Clergyman calls for modernisation of court attire

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Clergyman calls for modernisation of court attire

 

Kabwe, March 16, ZANIS—A Kabwe clergyman has called for the modernisation of court attire and transformation of the courts into user friendly institutions in the dispensation of justice.

 

Bishop Davies Malulu of the New Covenant Church said it was high time the country changed the way its judges dress up in dispensing justice.

 

He told the Justice Frederick Chomba led Legal and Justice Sector Reform Commission sitting in Kabwe that there was need to abandon the dress code inherited from colonial masters and instead come up with one reflecting the Zambian identity and character.

 

Bishop Malulu caused laughter in the fairly packed conference room at the provincial administration offices in Kabwe when he said ordinary Zambians were intimidated by the wigs that judges put on in court.

 

The bishop said he could not understand any justification as to why 50 years after political independence, Zambia should still cling to the colonial dress code legacy.

 

He said time had come to improve on the way judges dress up for work.

 

The clergyman has also called for transformation of the legal system in order for the general public to easily relate to it and have a sense of belonging.

 

Bishop Malulu regretted that certain magistrates, justices and judges behave ‘like small gods’ and abuse power in the dispensation of justice when they continuously adjourn cases without advancing reasons especially that the litigants pray to them as the lords of the courts of law.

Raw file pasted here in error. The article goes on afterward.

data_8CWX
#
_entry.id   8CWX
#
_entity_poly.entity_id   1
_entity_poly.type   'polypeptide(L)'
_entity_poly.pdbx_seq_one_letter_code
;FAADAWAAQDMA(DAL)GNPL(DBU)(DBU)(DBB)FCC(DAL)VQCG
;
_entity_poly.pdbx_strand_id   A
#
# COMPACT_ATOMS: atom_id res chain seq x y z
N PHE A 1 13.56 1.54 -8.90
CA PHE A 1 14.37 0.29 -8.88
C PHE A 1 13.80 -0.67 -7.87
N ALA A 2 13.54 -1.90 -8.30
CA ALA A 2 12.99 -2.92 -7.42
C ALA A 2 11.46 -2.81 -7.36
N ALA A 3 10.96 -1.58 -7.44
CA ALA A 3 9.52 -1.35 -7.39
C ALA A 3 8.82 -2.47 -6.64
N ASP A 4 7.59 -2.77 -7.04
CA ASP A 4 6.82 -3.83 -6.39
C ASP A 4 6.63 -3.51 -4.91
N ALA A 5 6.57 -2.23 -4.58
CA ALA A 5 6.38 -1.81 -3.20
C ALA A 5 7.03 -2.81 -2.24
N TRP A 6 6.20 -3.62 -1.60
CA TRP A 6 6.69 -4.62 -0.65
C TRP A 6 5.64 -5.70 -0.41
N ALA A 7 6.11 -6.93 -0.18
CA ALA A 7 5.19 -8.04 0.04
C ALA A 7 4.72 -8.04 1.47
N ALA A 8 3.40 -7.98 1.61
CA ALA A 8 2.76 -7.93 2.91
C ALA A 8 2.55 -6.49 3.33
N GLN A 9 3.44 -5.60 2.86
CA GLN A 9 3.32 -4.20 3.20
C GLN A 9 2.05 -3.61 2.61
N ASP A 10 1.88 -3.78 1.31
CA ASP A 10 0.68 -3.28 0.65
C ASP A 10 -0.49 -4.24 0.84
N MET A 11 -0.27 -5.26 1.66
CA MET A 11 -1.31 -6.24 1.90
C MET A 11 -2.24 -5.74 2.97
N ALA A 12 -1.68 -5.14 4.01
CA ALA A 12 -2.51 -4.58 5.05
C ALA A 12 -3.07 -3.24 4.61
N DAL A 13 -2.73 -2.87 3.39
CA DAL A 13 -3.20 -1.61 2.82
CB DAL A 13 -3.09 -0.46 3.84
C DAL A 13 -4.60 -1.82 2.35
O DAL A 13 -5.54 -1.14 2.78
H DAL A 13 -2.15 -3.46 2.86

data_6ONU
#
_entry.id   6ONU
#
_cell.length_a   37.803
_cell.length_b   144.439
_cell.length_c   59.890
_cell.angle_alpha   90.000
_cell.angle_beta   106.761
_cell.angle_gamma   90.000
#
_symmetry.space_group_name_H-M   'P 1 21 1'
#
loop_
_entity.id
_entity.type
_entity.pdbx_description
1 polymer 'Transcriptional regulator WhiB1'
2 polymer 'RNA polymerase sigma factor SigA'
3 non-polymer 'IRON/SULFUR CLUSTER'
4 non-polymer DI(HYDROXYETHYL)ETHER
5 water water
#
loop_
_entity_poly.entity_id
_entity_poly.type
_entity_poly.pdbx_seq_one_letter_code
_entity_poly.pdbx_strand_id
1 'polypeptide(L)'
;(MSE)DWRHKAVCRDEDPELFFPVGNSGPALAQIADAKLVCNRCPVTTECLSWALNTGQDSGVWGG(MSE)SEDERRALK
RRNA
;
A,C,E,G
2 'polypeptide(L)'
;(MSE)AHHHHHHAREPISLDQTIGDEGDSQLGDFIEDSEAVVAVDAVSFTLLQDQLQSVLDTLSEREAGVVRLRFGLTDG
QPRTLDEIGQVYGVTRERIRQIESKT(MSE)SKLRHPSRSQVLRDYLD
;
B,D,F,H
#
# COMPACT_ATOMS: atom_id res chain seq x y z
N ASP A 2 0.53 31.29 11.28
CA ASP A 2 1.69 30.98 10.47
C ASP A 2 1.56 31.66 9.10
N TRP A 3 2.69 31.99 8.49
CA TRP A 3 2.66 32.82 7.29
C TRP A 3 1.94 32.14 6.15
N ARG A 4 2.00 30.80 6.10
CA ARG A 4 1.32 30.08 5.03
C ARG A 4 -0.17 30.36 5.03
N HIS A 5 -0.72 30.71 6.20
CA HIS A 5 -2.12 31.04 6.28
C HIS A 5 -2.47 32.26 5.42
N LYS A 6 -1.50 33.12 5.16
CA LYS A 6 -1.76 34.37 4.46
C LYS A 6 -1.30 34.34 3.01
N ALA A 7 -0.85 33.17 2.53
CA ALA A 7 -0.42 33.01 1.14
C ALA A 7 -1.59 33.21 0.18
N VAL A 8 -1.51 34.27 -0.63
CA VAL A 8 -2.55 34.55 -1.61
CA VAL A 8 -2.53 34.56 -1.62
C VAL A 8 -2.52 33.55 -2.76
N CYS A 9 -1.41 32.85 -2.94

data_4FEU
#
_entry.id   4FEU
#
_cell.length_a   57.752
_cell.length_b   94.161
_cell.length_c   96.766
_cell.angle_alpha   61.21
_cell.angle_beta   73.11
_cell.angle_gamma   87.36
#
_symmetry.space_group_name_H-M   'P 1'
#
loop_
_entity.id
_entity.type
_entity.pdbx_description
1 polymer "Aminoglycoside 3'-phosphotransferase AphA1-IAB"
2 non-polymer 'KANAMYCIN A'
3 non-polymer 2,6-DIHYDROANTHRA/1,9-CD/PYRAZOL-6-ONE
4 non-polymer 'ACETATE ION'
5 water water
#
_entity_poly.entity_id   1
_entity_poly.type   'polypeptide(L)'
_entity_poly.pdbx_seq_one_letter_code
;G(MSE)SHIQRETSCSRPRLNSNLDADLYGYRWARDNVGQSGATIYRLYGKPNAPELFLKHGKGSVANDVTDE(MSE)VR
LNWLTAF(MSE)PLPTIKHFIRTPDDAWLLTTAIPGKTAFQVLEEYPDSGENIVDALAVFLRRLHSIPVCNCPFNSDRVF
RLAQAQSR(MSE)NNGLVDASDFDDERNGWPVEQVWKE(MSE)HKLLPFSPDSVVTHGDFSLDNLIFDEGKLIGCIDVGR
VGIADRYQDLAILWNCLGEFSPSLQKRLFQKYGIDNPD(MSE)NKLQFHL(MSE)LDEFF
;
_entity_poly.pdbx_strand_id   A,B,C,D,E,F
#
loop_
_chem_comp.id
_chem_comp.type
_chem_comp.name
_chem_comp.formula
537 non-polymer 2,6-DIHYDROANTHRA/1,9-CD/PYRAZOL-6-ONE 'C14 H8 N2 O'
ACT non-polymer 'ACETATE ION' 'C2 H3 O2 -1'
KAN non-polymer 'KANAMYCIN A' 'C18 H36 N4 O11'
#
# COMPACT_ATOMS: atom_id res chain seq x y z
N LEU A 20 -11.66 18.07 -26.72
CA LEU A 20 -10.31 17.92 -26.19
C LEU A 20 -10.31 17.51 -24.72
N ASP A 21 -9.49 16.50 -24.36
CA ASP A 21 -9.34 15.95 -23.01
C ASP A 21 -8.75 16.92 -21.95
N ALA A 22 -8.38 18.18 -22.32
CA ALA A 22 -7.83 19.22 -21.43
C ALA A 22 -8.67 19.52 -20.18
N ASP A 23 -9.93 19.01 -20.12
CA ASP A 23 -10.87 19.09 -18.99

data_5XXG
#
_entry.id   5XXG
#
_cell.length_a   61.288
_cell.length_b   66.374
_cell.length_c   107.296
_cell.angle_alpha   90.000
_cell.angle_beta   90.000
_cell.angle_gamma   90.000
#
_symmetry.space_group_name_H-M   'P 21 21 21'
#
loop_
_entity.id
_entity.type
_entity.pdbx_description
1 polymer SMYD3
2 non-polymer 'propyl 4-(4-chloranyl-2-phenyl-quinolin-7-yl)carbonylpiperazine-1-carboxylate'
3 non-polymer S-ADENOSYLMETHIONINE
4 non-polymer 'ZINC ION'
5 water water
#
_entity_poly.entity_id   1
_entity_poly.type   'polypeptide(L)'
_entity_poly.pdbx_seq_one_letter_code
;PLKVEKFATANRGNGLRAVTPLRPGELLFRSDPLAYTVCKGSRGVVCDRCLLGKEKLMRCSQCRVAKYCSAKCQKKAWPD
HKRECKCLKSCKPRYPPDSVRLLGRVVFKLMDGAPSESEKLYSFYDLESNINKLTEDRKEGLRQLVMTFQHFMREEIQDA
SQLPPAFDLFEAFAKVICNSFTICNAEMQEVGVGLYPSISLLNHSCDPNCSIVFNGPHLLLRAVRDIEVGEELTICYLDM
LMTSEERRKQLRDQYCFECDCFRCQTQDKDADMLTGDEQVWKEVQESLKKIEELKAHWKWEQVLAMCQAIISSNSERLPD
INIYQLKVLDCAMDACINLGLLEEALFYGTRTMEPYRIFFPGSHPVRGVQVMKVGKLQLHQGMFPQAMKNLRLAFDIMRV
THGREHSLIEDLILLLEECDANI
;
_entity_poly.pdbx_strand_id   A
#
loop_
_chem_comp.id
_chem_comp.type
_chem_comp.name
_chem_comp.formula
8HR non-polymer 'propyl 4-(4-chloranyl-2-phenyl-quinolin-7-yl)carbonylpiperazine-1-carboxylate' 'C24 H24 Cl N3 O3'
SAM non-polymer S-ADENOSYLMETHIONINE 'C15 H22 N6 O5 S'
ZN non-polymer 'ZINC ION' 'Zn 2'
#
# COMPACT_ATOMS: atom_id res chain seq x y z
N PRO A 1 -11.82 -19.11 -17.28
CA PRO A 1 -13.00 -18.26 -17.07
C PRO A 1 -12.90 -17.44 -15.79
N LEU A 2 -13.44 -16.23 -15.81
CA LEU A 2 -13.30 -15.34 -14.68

He said there should be a way that citizens can question the legal system by making it user friendly.

 

And 59-year-old Evaristo Mwenya also caused laughter when he petitioned that the language used in court intimidates and confuses ordinary citizens when they go to seek for justice.

 

Mr. Mwenya charged that the English language used in court was difficult to understand and thus disadvantages ordinary citizens.

 

He charged that the judicial system in Zambia favours the rich adding that the poor people will continue to fail to access fair justice.

 

Mr. Mwenya has since called on the court system to appoint legal representation for the poor and disadvantaged people that were unable to afford hiring a lawyer.

 

He said it was only prudent that the court strives to ensure that there was fairness in the adjudication process.

 

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